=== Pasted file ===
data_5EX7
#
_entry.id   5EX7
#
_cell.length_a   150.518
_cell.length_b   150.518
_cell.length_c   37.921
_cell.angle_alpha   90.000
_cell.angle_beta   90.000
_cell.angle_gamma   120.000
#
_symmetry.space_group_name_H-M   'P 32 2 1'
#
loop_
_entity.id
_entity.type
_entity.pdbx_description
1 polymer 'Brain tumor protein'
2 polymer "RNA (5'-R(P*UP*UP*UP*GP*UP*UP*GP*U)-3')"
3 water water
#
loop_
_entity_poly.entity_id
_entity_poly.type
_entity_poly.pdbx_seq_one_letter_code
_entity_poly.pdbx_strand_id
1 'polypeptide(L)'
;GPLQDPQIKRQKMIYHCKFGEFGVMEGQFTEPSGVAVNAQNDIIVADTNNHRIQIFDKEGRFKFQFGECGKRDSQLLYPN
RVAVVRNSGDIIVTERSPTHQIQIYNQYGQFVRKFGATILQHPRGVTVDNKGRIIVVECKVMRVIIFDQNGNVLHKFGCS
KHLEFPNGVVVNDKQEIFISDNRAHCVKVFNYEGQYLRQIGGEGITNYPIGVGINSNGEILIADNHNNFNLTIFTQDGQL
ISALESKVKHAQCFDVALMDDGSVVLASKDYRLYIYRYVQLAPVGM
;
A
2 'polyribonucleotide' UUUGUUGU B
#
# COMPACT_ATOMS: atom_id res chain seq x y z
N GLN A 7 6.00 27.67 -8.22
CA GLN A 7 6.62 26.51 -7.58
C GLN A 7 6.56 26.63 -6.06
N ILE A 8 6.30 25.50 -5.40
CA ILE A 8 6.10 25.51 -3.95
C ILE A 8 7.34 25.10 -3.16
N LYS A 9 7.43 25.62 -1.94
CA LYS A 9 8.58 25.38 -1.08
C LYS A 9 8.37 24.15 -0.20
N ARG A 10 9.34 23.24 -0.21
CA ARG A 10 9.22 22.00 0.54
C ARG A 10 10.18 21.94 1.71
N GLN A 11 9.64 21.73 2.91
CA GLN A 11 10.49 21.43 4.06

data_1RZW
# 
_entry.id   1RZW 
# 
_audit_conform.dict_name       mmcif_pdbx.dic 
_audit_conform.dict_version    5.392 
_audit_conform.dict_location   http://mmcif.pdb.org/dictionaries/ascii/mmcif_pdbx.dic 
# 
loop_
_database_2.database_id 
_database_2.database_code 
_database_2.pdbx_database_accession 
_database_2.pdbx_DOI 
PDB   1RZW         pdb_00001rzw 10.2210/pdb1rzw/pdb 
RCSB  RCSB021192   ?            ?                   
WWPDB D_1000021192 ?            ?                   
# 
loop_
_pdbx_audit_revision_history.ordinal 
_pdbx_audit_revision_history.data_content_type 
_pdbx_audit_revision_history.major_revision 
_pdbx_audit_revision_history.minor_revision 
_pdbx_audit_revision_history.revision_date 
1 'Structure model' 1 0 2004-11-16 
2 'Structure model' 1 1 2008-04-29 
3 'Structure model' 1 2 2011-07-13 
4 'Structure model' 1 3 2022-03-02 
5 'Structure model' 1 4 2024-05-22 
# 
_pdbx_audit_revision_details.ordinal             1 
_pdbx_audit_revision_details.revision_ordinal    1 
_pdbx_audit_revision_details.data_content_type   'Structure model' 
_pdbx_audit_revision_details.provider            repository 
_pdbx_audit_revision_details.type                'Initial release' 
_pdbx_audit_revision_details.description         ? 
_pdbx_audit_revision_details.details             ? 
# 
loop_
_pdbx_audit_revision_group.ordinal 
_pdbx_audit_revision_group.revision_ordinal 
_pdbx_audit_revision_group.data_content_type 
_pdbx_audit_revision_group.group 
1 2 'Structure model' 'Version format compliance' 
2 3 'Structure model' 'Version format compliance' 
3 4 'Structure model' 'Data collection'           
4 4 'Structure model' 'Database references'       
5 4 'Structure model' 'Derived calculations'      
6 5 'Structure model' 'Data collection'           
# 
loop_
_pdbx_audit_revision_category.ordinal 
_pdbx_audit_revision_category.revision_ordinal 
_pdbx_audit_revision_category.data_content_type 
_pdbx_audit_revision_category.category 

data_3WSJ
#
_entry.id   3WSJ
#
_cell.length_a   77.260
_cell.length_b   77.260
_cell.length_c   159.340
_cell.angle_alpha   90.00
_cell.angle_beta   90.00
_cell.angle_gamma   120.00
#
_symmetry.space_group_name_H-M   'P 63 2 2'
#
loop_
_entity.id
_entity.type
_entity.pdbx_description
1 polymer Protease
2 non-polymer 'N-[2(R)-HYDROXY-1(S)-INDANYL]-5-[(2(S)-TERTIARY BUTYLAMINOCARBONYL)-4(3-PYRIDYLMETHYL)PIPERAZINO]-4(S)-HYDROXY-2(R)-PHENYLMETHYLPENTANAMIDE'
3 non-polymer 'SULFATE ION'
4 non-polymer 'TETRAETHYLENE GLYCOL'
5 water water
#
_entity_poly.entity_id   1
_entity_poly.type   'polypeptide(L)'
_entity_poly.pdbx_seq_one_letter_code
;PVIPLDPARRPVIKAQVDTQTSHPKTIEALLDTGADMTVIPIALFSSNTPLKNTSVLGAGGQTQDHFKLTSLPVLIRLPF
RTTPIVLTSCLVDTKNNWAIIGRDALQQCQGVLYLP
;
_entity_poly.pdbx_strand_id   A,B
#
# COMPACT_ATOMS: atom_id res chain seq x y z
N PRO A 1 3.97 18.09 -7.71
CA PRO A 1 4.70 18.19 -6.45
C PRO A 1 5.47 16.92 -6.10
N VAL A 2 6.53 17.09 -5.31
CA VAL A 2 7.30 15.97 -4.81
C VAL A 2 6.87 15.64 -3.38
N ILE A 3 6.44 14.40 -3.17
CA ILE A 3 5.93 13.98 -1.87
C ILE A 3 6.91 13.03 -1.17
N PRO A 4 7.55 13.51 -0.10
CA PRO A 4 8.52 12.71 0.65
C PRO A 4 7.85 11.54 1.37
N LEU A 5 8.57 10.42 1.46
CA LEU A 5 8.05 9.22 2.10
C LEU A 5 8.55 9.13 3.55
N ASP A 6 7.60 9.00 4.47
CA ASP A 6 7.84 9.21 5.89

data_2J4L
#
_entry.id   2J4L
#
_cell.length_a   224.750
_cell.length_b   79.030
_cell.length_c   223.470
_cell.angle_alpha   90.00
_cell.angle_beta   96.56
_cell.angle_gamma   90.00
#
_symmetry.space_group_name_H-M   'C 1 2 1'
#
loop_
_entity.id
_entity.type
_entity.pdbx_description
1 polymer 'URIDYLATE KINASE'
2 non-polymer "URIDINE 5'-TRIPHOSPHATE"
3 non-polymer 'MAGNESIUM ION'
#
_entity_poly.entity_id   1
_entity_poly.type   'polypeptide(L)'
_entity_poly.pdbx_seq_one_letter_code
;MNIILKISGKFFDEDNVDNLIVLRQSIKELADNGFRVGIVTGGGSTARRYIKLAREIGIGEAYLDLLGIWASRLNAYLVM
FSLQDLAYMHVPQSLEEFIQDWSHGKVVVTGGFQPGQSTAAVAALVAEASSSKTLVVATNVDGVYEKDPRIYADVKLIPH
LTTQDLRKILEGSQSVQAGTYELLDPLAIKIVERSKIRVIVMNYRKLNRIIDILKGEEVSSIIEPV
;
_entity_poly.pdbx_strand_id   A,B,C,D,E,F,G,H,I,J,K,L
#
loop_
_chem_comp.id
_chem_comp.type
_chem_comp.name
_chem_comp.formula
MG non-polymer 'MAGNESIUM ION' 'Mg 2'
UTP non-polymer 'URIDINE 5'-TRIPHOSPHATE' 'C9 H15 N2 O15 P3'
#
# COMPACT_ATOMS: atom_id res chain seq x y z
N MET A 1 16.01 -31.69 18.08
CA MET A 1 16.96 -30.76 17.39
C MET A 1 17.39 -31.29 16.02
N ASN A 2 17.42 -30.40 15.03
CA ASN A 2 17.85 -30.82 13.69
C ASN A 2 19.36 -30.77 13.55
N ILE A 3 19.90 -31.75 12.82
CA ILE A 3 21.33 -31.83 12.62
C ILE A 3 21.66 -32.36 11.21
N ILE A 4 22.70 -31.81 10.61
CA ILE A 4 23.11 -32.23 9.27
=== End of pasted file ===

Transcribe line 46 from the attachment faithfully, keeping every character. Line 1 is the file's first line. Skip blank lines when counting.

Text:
N ARG A 10 9.34 23.24 -0.21